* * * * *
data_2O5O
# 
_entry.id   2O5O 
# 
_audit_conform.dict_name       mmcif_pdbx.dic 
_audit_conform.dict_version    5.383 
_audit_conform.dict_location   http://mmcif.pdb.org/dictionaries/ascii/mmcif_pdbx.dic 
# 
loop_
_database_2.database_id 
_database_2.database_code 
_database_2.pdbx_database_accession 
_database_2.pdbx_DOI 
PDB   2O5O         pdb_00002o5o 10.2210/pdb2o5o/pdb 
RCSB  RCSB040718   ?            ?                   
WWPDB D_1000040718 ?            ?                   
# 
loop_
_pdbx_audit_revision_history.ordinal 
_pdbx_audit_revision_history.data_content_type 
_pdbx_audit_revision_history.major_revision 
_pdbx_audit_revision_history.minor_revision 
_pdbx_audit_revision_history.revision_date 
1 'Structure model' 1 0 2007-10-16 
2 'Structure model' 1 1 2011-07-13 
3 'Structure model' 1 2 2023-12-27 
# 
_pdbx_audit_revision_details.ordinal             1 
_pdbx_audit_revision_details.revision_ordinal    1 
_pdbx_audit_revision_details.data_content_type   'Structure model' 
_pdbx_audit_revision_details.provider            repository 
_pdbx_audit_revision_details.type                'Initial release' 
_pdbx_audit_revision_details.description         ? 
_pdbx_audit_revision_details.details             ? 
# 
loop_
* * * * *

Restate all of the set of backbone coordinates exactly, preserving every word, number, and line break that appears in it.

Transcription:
data_2O5O
# 
_entry.id   2O5O 
# 
_audit_conform.dict_name       mmcif_pdbx.dic 
_audit_conform.dict_version    5.383 
_audit_conform.dict_location   http://mmcif.pdb.org/dictionaries/ascii/mmcif_pdbx.dic 
# 
loop_
_database_2.database_id 
_database_2.database_code 
_database_2.pdbx_database_accession 
_database_2.pdbx_DOI 
PDB   2O5O         pdb_00002o5o 10.2210/pdb2o5o/pdb 
RCSB  RCSB040718   ?            ?                   
WWPDB D_1000040718 ?            ?                   
# 
loop_
_pdbx_audit_revision_history.ordinal 
_pdbx_audit_revision_history.data_content_type 
_pdbx_audit_revision_history.major_revision 
_pdbx_audit_revision_history.minor_revision 
_pdbx_audit_revision_history.revision_date 
1 'Structure model' 1 0 2007-10-16 
2 'Structure model' 1 1 2011-07-13 
3 'Structure model' 1 2 2023-12-27 
# 
_pdbx_audit_revision_details.ordinal             1 
_pdbx_audit_revision_details.revision_ordinal    1 
_pdbx_audit_revision_details.data_content_type   'Structure model' 
_pdbx_audit_revision_details.provider            repository 
_pdbx_audit_revision_details.type                'Initial release' 
_pdbx_audit_revision_details.description         ? 
_pdbx_audit_revision_details.details             ? 
# 
loop_